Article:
3.1. Vesicle-Bound and Free miRNAs in Spent Cell Culture Medium

The vesicle-bound and free miRNA levels in spent cell culture medium are quantified and summarized in Figure 1. In essence, there was substantial amount of miR-200a, miR-200b, miR-200c, miR-141, miR-429, miR-205 and

Figure 1. Vesicle-bound and free miRNA levels in the spent culture medium of HK-2 cells.

miR-192 in microvesicles from spent cell culture medium. In contrast, we found no detectable amount of free miR-200c and miR-141 from the spent cell culture medium, but substantial amount of free miR-200a, miR- 200b, miR-429, miR-205 and miR-192 could be identified. There was no significant correlation between the vesicle-bound and free miRNA levels in the spent culture medium (details not shown).

3.2. Vesicle-Bound and Free miRNAs in Healthy Subjects

The vesicle-bound and free miRNA levels in the serum and urine of healthy volunteers are quantified and summarized in Figure 2. In serum, there was substantial amount of miR-200a, miR-200b, miR-200c, miR-141 and miR-192 in microvesicles from serum. In contrast, only miR-141 could be found as free form in the serum (Figure 2(a)).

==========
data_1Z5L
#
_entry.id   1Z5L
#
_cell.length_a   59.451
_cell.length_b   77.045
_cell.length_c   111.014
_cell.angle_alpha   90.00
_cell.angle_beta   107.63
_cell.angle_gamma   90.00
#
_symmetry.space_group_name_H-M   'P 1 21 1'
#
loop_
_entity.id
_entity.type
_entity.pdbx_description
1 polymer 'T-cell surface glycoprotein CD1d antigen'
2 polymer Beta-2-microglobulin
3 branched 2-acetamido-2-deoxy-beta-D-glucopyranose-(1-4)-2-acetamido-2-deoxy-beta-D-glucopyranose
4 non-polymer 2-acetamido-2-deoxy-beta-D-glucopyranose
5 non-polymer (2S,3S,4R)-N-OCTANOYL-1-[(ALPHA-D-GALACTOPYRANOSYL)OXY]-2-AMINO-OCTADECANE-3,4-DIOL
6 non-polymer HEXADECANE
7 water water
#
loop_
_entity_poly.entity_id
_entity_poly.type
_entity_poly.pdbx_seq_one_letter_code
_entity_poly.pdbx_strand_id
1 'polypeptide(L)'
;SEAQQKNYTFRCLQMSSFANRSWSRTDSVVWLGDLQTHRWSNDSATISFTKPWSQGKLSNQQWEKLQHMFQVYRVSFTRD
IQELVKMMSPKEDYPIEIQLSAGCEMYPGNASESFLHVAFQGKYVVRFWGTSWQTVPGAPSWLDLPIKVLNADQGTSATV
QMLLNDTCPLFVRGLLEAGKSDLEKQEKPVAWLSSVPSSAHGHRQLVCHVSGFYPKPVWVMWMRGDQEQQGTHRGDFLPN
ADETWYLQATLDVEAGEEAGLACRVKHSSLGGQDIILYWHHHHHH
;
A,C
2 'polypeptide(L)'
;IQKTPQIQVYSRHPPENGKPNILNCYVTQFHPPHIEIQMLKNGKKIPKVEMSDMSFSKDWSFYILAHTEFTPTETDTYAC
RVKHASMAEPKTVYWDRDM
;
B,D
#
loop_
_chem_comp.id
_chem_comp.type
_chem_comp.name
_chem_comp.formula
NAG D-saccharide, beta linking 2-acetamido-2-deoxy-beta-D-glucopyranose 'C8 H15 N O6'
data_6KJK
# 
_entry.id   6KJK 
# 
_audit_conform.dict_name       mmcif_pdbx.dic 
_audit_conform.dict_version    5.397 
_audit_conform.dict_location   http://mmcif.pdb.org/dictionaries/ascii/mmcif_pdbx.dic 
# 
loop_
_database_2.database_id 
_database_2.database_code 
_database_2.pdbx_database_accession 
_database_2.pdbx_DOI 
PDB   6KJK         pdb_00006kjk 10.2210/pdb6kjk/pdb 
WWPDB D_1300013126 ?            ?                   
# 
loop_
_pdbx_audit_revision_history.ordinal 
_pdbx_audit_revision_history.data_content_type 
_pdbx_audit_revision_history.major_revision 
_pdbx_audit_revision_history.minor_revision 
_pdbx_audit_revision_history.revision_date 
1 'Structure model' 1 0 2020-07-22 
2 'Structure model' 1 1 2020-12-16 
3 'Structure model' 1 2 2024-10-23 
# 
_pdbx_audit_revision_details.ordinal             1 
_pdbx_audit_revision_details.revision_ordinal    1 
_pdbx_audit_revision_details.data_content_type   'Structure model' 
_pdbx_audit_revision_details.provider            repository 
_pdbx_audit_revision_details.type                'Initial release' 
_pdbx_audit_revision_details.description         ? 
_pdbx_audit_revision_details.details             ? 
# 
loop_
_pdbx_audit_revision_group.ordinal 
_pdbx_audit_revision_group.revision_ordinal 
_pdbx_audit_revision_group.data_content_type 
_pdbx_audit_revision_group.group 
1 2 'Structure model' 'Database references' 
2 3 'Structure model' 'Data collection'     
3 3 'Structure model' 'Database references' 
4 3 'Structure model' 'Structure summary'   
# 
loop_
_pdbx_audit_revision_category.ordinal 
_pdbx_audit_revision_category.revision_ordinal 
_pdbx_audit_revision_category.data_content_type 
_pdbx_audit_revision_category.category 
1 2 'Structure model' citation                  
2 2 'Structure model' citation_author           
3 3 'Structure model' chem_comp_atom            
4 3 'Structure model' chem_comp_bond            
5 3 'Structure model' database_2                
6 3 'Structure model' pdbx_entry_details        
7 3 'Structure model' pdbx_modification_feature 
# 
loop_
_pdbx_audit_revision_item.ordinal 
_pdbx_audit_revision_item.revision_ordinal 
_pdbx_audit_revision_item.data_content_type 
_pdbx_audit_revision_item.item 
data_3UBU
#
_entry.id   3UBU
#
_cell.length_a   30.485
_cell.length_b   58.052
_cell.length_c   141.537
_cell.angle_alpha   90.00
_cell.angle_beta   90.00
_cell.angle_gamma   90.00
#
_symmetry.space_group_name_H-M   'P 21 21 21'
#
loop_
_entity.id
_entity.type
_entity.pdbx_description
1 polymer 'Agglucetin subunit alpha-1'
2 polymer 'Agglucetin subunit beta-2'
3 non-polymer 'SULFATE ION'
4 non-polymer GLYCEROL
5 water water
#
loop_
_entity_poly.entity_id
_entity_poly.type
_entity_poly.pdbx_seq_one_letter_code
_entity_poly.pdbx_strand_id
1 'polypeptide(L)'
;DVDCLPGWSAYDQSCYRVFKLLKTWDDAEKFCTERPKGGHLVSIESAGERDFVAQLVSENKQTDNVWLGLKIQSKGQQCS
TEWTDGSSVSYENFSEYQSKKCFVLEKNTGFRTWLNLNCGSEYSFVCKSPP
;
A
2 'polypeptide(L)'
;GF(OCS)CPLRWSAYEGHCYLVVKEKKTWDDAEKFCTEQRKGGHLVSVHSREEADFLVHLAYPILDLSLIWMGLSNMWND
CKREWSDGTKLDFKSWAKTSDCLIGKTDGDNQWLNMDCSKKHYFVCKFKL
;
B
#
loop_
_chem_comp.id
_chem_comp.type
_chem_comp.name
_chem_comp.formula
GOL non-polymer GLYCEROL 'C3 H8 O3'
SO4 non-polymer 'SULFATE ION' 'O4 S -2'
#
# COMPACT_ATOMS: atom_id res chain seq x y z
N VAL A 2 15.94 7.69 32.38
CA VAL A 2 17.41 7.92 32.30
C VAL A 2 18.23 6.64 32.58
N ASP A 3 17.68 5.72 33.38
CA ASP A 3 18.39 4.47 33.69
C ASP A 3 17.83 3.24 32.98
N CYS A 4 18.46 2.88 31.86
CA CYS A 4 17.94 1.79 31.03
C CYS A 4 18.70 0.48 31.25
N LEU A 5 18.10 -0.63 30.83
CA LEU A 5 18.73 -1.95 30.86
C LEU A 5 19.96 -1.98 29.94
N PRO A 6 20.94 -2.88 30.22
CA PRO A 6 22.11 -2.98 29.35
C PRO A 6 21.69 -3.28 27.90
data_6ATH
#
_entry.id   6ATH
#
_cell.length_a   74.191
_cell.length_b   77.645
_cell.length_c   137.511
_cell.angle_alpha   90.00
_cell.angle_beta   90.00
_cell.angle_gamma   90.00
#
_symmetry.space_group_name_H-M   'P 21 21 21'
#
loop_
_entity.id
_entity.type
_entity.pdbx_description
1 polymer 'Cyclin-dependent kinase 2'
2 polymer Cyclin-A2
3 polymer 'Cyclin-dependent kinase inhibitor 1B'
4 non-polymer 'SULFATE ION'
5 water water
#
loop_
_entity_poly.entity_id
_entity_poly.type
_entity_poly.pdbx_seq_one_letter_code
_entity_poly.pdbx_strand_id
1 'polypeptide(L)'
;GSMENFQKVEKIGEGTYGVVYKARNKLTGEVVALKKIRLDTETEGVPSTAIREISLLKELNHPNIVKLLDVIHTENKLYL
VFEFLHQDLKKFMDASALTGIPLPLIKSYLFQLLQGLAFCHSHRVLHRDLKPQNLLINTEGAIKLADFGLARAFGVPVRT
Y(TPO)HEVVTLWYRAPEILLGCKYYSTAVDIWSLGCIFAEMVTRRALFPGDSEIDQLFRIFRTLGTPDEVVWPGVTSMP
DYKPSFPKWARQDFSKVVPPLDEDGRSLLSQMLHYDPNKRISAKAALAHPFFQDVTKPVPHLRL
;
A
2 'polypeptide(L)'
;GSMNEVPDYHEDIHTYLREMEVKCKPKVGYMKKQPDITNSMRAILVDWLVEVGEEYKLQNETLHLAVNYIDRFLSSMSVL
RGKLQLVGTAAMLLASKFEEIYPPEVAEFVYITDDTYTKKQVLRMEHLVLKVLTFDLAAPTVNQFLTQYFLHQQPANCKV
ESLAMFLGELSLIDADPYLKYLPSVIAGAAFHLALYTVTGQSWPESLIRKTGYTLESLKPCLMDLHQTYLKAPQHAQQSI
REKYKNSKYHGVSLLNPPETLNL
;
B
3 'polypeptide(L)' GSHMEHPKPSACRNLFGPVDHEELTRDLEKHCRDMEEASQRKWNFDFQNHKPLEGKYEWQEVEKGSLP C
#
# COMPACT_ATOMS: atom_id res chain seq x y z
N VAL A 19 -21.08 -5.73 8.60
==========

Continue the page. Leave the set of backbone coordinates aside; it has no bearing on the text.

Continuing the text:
In urine, there was substantial amount of vesiclebound miR-200a, miR-200b, miR-200c, miR-141, miR- 429, miR-205 and miR-192 (Figure 2(b)). In contrast, only miR-141 could be found as free form in the urine. There was no significant correlation between the vesicle-bound and free miRNA levels in the serum or urine (details not shown).

3.3. Serum and Urinary Free miR-141 in SLE Patients

Since only free miR-141 could be detected in serum and urine, we went on and studied 40 SLE patients. Their baseline clinical data are compared to the healthy controls and summarized in Table 1. In essence, the SLE patients were older and had more proteinuria than the controls.

The serum and urinary free miR-141 levels of the two groups are summarized in Figure 3. We found no sig-


Figure 2. Vesicle-bound and free miRNA levels in (a) serum; and (b) urine of healthy individuals.

Table 1. Baseline demographic and clinical data.

nificant difference in the serum free miR-141 levels between SLE patients and controls (9.30 ± 0.81 vs 9.30 ±

Figure 3. Comparison of serum and urinary free miR-141 levels between patients with systemic lupus erythematosus (SLE) and healthy controls. Data are compared by Mann-Whitney U test.